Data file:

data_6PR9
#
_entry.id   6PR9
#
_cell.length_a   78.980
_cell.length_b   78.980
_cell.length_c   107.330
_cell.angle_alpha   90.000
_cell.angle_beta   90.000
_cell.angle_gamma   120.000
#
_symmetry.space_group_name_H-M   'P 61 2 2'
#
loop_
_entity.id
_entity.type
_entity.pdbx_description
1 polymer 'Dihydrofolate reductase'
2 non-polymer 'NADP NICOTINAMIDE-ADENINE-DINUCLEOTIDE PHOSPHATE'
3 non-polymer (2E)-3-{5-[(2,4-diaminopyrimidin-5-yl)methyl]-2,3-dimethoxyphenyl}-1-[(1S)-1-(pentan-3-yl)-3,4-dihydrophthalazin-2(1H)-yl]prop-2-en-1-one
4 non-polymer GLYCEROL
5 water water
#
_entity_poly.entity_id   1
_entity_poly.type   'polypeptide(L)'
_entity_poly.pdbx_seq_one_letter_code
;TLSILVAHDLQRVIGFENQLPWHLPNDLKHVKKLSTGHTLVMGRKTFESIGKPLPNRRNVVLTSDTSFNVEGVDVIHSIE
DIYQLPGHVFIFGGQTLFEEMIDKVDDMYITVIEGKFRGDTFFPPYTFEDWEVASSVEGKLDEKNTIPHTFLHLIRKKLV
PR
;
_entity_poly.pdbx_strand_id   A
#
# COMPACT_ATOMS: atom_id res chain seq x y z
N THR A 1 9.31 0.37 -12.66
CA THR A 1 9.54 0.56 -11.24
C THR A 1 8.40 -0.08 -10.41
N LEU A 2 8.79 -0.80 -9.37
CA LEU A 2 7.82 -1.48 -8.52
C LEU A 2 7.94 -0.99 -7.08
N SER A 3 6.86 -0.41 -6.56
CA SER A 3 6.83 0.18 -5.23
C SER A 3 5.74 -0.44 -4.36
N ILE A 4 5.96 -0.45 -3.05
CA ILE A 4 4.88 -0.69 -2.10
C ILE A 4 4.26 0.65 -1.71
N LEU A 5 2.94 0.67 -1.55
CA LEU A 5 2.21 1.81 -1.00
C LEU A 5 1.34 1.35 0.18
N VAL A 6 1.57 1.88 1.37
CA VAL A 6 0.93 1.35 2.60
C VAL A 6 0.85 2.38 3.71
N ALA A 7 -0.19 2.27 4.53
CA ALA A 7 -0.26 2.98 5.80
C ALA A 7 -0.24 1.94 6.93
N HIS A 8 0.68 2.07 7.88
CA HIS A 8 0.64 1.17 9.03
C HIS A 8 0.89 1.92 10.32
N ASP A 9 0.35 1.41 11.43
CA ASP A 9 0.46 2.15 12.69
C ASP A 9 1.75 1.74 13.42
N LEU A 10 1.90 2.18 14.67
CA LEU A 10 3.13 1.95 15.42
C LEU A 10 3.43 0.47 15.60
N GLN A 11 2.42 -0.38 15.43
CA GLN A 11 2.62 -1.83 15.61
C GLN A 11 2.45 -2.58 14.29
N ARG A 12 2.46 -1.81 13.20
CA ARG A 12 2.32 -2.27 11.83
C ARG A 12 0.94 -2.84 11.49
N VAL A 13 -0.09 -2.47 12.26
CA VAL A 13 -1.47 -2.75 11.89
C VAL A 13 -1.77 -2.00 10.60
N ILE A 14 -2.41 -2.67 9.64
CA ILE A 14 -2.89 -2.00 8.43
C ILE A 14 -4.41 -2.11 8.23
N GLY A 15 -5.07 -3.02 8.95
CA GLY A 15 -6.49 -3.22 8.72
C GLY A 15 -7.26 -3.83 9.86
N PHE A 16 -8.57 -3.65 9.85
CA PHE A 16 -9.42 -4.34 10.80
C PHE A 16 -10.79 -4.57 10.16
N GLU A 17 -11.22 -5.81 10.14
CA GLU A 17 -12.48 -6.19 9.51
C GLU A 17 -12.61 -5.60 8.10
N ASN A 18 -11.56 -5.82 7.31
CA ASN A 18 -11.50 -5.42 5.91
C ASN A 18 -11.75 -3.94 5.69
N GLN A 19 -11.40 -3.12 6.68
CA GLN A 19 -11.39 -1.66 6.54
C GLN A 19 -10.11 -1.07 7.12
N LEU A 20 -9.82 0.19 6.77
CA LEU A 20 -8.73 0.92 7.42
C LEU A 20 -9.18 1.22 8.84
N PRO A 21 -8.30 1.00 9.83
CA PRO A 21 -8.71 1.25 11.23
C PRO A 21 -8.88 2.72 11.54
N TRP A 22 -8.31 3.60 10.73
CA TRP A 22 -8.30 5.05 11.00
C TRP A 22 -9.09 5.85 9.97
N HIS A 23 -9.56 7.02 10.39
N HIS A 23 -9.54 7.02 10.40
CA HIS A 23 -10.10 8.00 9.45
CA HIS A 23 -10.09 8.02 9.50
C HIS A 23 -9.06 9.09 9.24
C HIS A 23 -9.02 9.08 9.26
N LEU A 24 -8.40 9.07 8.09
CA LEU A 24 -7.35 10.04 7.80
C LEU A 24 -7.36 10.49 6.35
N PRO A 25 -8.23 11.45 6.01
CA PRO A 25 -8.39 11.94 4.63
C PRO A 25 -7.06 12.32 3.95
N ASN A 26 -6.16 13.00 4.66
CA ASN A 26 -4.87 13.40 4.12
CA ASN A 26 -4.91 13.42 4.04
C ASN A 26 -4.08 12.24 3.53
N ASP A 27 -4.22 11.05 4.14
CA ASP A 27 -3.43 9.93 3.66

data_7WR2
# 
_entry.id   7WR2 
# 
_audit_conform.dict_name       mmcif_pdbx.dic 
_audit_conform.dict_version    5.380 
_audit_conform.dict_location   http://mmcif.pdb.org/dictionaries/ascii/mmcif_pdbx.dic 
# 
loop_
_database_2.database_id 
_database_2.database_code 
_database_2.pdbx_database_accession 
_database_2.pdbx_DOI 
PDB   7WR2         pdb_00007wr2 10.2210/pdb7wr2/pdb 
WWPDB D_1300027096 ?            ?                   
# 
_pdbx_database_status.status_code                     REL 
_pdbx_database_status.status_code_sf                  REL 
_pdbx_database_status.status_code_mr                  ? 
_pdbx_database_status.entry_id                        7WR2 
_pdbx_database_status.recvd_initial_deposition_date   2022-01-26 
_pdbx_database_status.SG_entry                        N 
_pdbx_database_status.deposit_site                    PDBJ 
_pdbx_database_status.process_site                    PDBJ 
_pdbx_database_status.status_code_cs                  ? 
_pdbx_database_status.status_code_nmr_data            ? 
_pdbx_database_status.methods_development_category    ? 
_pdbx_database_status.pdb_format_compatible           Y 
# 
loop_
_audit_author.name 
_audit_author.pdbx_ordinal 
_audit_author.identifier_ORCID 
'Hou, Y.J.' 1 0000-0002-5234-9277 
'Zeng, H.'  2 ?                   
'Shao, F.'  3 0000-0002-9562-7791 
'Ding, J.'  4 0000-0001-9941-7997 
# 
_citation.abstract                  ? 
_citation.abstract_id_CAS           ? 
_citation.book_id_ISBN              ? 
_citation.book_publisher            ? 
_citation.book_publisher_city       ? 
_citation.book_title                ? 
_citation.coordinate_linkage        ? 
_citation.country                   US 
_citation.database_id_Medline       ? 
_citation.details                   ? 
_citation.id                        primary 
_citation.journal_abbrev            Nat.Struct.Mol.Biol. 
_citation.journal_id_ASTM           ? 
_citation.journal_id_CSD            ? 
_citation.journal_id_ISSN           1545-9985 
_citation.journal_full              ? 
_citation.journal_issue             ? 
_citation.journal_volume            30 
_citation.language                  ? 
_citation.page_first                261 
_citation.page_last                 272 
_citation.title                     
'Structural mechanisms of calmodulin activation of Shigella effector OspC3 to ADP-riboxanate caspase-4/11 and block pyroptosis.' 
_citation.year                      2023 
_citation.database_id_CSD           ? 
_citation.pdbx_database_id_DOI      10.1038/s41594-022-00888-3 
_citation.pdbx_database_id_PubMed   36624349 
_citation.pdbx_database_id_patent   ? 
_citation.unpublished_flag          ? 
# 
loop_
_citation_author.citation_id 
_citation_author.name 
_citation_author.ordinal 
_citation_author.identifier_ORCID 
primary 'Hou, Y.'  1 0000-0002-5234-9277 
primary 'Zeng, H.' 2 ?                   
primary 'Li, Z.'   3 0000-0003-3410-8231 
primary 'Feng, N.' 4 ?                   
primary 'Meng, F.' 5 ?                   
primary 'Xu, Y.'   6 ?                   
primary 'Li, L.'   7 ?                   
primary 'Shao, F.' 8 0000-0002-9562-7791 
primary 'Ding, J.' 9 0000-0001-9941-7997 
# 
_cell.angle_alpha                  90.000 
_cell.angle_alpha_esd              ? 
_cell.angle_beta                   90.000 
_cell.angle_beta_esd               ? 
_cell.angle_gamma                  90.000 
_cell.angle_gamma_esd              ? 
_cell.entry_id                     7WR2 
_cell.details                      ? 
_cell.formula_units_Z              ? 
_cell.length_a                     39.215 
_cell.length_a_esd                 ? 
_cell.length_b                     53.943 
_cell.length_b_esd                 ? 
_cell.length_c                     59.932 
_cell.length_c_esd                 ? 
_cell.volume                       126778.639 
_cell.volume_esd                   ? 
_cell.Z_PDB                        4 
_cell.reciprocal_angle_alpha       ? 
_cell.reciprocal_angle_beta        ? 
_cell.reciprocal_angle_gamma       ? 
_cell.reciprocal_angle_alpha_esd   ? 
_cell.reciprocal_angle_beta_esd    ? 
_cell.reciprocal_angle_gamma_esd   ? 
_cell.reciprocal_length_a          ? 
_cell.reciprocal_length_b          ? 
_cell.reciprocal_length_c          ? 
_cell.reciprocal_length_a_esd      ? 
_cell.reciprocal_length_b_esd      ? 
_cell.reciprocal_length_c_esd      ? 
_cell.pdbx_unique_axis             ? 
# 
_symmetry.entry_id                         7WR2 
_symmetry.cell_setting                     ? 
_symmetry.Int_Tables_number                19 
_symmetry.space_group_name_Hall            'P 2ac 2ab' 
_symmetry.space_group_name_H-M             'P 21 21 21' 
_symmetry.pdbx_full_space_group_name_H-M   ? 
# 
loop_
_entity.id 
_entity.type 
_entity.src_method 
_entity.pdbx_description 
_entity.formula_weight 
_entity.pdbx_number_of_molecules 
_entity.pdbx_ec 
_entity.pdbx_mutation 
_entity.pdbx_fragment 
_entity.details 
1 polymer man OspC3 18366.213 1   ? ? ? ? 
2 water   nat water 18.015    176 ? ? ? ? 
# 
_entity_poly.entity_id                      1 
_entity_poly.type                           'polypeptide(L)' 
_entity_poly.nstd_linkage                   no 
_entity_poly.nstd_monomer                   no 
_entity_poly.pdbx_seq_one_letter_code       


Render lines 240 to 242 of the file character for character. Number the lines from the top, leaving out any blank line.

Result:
loop_
_entity.id 
_entity.type 